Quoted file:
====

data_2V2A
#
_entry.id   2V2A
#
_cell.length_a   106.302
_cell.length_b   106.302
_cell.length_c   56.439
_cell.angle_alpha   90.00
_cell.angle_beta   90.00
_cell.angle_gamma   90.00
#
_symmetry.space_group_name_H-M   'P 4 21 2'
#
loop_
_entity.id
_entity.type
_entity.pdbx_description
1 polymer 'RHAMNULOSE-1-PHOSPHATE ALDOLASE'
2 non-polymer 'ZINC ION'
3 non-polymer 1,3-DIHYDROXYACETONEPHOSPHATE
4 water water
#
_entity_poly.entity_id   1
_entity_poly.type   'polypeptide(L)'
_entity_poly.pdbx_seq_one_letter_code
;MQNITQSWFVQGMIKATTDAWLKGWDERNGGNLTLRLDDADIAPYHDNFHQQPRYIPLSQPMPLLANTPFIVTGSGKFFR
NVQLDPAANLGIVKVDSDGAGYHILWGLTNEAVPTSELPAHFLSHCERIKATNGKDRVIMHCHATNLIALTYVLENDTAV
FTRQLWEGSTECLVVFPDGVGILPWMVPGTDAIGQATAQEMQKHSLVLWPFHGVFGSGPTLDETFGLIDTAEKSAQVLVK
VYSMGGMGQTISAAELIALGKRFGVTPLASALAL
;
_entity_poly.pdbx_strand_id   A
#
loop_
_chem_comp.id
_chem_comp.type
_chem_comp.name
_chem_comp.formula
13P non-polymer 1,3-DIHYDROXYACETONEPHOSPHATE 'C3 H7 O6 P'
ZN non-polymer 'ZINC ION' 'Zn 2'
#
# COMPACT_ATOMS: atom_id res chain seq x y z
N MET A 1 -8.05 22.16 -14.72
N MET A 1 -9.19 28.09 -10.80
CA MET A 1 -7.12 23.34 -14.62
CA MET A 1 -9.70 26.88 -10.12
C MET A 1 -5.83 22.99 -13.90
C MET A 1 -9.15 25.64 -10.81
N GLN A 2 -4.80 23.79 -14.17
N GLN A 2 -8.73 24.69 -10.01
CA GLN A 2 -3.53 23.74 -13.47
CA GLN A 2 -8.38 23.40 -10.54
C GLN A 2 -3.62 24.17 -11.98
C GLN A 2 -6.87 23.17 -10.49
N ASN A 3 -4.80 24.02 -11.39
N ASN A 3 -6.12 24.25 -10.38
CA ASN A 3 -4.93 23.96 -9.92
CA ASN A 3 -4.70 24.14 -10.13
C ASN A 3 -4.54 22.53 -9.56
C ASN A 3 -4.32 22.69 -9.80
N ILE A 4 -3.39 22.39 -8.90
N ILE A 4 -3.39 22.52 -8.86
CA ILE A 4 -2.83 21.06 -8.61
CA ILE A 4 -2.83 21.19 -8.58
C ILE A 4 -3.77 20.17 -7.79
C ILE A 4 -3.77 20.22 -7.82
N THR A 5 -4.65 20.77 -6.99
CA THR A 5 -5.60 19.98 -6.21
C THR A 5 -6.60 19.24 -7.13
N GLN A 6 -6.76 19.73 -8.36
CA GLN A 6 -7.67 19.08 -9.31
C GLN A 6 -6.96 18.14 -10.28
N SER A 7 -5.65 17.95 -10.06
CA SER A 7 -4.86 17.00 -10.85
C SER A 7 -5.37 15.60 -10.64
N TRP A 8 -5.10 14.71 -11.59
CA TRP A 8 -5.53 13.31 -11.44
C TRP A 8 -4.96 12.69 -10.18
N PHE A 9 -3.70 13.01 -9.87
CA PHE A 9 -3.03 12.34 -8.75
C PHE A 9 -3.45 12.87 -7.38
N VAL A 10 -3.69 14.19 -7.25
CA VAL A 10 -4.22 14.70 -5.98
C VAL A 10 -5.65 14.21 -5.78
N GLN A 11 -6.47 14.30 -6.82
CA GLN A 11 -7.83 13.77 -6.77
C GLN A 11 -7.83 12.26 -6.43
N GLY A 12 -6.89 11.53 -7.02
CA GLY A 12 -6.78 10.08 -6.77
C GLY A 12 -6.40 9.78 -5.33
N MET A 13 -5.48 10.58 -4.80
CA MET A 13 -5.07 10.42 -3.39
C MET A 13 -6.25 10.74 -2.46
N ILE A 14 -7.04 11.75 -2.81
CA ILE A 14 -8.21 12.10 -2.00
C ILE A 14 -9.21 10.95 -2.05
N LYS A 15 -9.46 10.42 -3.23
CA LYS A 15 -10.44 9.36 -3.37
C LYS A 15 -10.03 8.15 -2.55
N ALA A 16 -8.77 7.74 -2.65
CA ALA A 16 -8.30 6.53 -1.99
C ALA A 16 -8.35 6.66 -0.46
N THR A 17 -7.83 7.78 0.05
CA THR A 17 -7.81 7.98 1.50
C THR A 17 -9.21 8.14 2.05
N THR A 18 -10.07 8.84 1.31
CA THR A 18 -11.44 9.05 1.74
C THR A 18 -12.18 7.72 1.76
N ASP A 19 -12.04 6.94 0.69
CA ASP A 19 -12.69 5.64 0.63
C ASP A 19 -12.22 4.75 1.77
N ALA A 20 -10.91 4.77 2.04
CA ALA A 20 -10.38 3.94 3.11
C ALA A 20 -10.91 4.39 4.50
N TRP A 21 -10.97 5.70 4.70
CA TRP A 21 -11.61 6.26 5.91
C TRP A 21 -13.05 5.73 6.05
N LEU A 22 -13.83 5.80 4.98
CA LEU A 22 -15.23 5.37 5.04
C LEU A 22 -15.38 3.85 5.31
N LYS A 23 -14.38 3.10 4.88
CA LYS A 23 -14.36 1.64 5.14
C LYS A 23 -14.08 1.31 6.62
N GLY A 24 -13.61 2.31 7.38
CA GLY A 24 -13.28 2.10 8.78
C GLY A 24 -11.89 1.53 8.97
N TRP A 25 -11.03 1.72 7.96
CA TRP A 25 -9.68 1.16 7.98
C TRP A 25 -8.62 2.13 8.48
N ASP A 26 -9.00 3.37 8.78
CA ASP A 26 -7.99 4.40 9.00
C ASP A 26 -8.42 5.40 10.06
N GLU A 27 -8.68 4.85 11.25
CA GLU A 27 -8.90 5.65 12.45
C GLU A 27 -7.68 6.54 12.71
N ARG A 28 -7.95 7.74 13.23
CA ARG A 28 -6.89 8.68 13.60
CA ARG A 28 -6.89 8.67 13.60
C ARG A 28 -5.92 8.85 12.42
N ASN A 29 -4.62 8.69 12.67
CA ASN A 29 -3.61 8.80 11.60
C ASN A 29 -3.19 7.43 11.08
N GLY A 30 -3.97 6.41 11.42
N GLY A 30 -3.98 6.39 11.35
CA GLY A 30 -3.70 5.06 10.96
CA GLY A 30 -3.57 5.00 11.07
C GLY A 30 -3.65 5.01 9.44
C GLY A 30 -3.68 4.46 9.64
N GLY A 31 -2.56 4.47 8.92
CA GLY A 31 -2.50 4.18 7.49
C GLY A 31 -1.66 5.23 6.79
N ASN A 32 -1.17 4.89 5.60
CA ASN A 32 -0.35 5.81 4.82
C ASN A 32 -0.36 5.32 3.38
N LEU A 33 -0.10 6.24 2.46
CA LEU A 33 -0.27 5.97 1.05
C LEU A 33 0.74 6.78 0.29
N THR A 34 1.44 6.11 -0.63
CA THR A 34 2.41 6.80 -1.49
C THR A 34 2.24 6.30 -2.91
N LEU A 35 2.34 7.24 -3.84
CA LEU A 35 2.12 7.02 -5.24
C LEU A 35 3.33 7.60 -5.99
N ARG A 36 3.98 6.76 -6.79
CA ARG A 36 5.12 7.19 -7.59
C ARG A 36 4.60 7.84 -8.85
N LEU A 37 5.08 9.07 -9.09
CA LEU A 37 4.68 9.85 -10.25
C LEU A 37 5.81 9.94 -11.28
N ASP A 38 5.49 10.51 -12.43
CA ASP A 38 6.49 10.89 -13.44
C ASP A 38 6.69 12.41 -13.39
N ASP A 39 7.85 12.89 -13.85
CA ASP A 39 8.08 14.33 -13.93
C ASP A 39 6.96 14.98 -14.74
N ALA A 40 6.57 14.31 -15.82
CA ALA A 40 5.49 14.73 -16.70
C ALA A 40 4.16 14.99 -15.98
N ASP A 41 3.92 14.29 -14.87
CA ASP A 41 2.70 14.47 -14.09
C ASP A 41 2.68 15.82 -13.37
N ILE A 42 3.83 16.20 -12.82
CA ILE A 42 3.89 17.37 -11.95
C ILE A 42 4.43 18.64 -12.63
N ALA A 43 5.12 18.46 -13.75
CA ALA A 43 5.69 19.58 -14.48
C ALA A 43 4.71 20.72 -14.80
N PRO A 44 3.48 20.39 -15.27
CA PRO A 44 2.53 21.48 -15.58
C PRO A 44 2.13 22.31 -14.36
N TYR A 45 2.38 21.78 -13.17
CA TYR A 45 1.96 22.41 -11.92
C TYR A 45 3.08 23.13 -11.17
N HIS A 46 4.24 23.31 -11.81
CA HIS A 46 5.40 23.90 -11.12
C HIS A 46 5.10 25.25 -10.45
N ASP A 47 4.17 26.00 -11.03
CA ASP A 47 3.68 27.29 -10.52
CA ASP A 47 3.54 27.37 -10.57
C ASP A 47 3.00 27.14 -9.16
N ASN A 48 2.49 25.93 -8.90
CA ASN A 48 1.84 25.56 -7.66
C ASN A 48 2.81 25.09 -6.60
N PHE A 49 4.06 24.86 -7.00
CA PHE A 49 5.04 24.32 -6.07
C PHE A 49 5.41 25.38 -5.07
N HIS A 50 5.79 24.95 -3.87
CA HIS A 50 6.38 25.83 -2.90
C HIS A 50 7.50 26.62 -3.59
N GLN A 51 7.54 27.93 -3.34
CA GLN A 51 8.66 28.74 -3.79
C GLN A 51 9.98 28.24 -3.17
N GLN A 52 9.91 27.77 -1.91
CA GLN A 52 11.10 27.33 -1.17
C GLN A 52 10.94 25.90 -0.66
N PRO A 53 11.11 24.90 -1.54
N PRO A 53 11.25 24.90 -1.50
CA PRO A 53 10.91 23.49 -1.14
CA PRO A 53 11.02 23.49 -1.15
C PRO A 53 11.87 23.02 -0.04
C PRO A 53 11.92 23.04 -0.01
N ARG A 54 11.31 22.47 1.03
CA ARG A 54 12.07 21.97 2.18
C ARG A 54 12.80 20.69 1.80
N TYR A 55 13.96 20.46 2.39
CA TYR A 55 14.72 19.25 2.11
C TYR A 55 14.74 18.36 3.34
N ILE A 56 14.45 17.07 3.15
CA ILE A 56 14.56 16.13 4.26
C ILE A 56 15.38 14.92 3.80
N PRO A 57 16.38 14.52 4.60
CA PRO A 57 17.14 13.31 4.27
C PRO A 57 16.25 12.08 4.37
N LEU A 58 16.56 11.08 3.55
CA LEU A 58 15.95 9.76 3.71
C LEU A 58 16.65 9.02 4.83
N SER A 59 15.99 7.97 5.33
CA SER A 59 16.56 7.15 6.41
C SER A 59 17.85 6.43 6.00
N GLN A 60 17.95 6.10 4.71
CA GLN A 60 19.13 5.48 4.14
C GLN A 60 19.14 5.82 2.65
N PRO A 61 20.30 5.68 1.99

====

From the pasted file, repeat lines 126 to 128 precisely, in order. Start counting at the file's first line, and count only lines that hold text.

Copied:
N TRP A 25 -11.03 1.72 7.96
CA TRP A 25 -9.68 1.16 7.98
C TRP A 25 -8.62 2.13 8.48